Professional networking website LinkedIn recently announced the launch of a 'follow company' button. Similar to liking a brand on Facebook or following it on Twitter, the new option allows users to follow a brand and in turn receive automatic updates from the brand in their LinkedIn feed.
Commenting on the launch of the feature, Deepa Sapatnekar, head, communications, LinkedIn India, says, "The 'follow company' button makes it easier for marketers to directly reach their target audience of professionals, amplify their messages as community members and spread them to others, and for brands to expand the number of professionals from their target audiences within their follower ecosystems."
Strengthening market presence
Many in the industry view this development as an attempt to make its presence felt more strongly in the social networking segment, which has for long been seen as a more serious social networking platform.
Ram Bhamidi, senior vice-president and head, online marketing, Shaadi.com, says, "LinkedIn is trying to increase the engagement level on its site by making it easier and more relevant for users to connect with brands. This should provide a better experience for the users, leading to higher levels of engagement. Marketers should be able to target users not just based on demographics but also based on their interests."
Altering brand communication strategy
The big question everyone seems to be asking is whether brands and companies will have to change their communication strategy to fully optimise this feature?
"Yes, it will have to," asserts Sudhir Nair, senior vice-president and head of digital, Grey Digital. Nair says, "One cannot have a unilateral strategy for social media and expect it to deliver across platforms. The strategy has to be a natural progression in terms of how social networking sites are evolving. I personally feel that LinkedIn is a different ball game all together. It allows you to reach the right set of people for sure. But we can't predict the reason why someone is browsing on LinkedIn. As long as we have exposed them to our message and got their attention, the first level of expectation is achieved. Beyond that, a clear-cut communication and content strategy has to be deployed."
Bringing in the brand's perspective on the development, Pravin Kulkarnii, general manager, marketing, Parle G, says, "The reasons people have been generally known to browse LinkedIn is more professional than a site like Facebook. Here, a person comes to know more about job openings in a particular company or to explore business opportunities. Companies will have to alter the way they reach out to users to ensure that the purpose of browsing LinkedIn is sufficed."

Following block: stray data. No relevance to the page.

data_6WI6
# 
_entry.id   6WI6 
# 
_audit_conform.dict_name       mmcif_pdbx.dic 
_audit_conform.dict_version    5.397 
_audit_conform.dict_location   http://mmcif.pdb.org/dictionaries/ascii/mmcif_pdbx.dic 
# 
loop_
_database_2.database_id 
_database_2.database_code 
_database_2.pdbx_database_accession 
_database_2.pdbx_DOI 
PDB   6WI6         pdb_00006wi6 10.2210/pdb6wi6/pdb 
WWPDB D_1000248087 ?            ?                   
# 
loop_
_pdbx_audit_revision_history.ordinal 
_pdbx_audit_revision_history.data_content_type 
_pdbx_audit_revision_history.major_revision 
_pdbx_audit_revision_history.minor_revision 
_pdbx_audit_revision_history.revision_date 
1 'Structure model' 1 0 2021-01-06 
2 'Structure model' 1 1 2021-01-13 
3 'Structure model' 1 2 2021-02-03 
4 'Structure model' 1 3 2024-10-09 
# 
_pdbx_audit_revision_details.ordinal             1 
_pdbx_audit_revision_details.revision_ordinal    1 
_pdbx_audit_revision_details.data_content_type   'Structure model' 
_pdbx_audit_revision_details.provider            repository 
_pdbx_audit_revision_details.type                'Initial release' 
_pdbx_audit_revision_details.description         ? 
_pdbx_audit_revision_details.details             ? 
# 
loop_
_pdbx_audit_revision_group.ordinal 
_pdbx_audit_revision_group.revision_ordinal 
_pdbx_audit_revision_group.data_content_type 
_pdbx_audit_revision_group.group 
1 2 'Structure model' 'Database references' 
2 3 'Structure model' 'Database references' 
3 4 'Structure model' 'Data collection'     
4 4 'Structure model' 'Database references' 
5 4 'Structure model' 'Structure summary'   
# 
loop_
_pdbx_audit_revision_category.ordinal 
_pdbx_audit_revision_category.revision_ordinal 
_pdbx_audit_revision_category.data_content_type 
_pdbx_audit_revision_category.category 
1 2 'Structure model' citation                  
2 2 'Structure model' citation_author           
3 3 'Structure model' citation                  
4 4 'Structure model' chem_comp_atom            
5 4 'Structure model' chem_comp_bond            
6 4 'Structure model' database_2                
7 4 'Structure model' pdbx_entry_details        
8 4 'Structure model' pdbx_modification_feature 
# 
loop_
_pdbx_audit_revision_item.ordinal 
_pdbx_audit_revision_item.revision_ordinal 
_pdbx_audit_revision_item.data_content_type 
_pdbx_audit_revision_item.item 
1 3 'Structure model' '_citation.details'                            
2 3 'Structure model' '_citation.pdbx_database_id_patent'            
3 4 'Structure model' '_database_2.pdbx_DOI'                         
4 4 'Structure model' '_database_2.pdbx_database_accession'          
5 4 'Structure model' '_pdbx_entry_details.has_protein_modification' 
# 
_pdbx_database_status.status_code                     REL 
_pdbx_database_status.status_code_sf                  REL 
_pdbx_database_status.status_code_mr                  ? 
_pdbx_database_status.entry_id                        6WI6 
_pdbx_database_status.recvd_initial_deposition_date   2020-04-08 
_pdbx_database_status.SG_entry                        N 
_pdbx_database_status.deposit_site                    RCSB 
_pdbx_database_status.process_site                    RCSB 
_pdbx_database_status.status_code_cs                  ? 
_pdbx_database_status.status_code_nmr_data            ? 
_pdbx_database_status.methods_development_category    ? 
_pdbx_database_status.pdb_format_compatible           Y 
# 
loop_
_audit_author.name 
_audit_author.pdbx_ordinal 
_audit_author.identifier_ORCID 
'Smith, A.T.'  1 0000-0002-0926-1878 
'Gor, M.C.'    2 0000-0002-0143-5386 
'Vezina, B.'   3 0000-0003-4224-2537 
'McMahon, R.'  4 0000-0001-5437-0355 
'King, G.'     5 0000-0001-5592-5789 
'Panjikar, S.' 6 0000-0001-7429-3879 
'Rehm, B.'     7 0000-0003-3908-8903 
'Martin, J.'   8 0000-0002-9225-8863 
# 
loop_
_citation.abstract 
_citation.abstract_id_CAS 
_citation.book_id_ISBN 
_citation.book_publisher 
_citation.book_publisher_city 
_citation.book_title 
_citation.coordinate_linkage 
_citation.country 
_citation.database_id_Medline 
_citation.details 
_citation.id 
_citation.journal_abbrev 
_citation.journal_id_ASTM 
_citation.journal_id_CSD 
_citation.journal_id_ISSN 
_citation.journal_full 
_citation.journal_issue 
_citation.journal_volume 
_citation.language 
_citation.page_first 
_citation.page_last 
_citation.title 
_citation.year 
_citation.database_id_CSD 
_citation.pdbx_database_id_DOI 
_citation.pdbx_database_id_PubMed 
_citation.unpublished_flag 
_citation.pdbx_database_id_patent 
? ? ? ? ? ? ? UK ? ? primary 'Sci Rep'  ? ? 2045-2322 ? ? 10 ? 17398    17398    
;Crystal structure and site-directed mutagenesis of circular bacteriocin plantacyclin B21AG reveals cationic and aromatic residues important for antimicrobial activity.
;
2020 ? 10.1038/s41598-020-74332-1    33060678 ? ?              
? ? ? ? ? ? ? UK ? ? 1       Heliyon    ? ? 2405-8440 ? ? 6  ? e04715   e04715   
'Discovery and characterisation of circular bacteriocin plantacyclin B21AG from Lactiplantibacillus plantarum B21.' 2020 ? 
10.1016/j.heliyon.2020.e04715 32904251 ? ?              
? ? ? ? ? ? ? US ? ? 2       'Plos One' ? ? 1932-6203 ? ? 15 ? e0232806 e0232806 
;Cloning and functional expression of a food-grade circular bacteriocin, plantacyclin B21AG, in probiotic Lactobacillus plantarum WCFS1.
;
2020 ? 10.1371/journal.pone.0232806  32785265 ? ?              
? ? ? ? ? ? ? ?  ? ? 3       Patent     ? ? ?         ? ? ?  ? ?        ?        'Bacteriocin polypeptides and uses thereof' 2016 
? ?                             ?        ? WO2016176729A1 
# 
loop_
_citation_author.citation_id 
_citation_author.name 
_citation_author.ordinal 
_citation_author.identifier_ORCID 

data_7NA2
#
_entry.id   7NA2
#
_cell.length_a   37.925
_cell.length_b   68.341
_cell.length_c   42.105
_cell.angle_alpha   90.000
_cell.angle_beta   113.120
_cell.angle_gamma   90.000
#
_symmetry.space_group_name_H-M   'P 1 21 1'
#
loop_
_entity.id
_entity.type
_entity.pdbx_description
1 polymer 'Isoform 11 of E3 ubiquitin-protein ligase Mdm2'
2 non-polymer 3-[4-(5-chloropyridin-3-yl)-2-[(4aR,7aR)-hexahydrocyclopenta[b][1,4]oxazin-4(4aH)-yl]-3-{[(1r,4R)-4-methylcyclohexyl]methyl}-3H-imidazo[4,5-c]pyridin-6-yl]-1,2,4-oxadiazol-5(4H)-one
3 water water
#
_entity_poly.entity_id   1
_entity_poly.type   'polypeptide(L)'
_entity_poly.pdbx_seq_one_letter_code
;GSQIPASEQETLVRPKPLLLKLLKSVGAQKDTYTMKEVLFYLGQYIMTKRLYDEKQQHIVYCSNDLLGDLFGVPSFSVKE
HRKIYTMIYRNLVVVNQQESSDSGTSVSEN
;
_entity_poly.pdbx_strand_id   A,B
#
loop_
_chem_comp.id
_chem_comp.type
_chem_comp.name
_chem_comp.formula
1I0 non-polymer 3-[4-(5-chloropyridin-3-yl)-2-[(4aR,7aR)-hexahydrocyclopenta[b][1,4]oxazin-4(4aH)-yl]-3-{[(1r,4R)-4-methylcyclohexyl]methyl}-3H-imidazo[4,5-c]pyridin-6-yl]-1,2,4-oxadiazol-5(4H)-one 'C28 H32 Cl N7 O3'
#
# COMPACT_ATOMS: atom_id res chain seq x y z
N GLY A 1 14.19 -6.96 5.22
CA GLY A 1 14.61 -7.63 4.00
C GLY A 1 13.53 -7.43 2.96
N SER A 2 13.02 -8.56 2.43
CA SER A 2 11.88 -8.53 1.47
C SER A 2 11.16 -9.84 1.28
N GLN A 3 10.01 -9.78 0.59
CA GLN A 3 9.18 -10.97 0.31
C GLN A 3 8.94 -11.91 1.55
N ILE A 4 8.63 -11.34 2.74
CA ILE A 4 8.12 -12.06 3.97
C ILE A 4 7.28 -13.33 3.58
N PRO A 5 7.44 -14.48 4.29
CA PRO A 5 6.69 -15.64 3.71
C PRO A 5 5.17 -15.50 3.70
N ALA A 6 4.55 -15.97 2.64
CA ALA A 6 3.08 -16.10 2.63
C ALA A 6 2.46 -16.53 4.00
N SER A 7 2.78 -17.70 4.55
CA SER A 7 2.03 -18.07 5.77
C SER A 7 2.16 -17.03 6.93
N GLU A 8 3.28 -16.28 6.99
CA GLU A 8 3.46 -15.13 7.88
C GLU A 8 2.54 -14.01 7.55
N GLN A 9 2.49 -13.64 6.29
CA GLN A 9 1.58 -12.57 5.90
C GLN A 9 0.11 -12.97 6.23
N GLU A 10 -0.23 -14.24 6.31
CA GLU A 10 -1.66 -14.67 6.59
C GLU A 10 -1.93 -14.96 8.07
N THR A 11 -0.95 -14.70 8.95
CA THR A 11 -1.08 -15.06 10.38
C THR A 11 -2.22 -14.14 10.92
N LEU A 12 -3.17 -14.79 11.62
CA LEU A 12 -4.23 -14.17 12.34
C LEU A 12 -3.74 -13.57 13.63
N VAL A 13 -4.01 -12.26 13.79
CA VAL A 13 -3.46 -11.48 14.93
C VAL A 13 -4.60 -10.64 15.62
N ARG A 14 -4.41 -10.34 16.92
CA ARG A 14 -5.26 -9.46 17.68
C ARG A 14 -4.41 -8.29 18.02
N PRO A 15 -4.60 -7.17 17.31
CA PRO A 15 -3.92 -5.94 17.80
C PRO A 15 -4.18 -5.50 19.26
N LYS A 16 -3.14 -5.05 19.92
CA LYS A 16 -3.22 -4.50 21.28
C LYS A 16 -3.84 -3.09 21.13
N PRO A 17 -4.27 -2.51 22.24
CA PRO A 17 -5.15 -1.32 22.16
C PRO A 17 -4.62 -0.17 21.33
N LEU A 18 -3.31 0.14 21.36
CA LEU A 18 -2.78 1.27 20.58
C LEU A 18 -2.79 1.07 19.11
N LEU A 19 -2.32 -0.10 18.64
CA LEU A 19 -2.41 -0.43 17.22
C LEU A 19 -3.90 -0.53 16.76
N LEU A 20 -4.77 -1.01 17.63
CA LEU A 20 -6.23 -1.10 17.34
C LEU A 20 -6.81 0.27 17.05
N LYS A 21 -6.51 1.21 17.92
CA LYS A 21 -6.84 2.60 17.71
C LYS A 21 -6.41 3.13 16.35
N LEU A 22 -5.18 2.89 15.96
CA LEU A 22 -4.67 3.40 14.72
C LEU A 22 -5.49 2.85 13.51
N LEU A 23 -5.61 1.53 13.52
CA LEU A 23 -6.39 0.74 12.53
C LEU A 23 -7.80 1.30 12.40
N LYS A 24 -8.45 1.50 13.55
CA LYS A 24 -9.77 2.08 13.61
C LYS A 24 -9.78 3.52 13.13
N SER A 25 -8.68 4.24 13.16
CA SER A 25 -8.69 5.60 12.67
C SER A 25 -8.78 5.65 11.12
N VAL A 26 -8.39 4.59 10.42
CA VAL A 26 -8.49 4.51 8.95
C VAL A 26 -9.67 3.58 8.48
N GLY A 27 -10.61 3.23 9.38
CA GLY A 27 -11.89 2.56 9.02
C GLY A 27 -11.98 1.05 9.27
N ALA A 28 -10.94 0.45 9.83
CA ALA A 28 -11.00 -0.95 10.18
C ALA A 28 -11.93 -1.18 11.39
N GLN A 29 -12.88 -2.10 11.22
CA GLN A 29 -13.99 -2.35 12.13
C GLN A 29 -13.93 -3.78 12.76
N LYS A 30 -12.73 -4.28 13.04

Change in social media behaviour
Digital experts also feel that a 'follow company' tab on LinkedIn will change how people behave on social media. Commenting on the changes it may bring to social media behaviour, Krishna Kumar, CEO, Media2win, says, "This development will make it easier for users to follow companies. Hence, it may boost the popularity of that feature on LinkedIn. For brands, having more followers may result in them increasing time and effort on what they do on LinkedIn."
Bhamidi adds, "By adding this functionality, LinkedIn is of course tapping its database of 2 million member companies to provide relevant and engaging content for its current member base to get new members on board. Users will follow brands and companies they are associated with but will also be quick to unfollow if they do not find relevant and engaging content."
The challenge as far as LinkedIn is concerned is to incorporate it into the social marketing plans of brands. Facebook, Twitter and of late, Google+ have been actively tapped to spread a brand's message. This has not been the case with LinkedIn till now. So, will this prove to be a winning formula for LinkedIn? It depends on various factors, believe experts.
Bhamidi adds, "It will not be enough to just provide a button and hope that brands and companies will lap up the new feature. LinkedIn will have to do much more than that to be seen as a social media company and not just a recruitment site."
As Nair sums it, "There cannot be a comparison between Facebook, Google and LinkedIn. For the other two, to scale up to also have a professional network is easy; but for LinkedIn to be a Facebook and Google+ is not so easy. However, I don't think Facebook and Google+ will have the same measure of success on a professional networking aspect as LinkedIn. If the idea is to achieve parity, then all of them have a huge task at hand to change the paradigm in which they are being perceived."
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